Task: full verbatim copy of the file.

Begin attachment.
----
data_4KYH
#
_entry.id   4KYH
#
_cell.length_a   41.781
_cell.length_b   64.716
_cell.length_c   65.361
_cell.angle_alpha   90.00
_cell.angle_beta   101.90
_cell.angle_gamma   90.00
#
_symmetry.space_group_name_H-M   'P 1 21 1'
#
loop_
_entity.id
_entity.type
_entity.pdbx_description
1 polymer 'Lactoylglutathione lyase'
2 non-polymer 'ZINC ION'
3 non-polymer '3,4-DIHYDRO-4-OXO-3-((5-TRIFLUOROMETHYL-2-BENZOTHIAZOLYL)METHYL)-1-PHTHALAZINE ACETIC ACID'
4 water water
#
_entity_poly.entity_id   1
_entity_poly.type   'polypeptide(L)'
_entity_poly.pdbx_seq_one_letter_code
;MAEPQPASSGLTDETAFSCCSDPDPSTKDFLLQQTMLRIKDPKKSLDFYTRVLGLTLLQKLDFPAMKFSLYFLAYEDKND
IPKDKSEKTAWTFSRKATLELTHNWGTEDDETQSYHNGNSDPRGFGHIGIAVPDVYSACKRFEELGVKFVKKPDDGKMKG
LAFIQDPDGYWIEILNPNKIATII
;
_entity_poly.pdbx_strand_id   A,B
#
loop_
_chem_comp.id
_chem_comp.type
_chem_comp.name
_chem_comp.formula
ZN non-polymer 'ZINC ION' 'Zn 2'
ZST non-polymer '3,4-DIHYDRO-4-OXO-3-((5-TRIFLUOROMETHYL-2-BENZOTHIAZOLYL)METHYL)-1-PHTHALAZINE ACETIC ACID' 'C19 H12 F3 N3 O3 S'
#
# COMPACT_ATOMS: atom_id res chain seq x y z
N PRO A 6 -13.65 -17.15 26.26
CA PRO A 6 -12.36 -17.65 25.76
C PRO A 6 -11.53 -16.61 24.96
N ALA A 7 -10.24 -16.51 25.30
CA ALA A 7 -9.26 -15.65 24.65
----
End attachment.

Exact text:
data_4KYH
#
_entry.id   4KYH
#
_cell.length_a   41.781
_cell.length_b   64.716
_cell.length_c   65.361
_cell.angle_alpha   90.00
_cell.angle_beta   101.90
_cell.angle_gamma   90.00
#
_symmetry.space_group_name_H-M   'P 1 21 1'
#
loop_
_entity.id
_entity.type
_entity.pdbx_description
1 polymer 'Lactoylglutathione lyase'
2 non-polymer 'ZINC ION'
3 non-polymer '3,4-DIHYDRO-4-OXO-3-((5-TRIFLUOROMETHYL-2-BENZOTHIAZOLYL)METHYL)-1-PHTHALAZINE ACETIC ACID'
4 water water
#
_entity_poly.entity_id   1
_entity_poly.type   'polypeptide(L)'
_entity_poly.pdbx_seq_one_letter_code
;MAEPQPASSGLTDETAFSCCSDPDPSTKDFLLQQTMLRIKDPKKSLDFYTRVLGLTLLQKLDFPAMKFSLYFLAYEDKND
IPKDKSEKTAWTFSRKATLELTHNWGTEDDETQSYHNGNSDPRGFGHIGIAVPDVYSACKRFEELGVKFVKKPDDGKMKG
LAFIQDPDGYWIEILNPNKIATII
;
_entity_poly.pdbx_strand_id   A,B
#
loop_
_chem_comp.id
_chem_comp.type
_chem_comp.name
_chem_comp.formula
ZN non-polymer 'ZINC ION' 'Zn 2'
ZST non-polymer '3,4-DIHYDRO-4-OXO-3-((5-TRIFLUOROMETHYL-2-BENZOTHIAZOLYL)METHYL)-1-PHTHALAZINE ACETIC ACID' 'C19 H12 F3 N3 O3 S'
#
# COMPACT_ATOMS: atom_id res chain seq x y z
N PRO A 6 -13.65 -17.15 26.26
CA PRO A 6 -12.36 -17.65 25.76
C PRO A 6 -11.53 -16.61 24.96
N ALA A 7 -10.24 -16.51 25.30
CA ALA A 7 -9.26 -15.65 24.65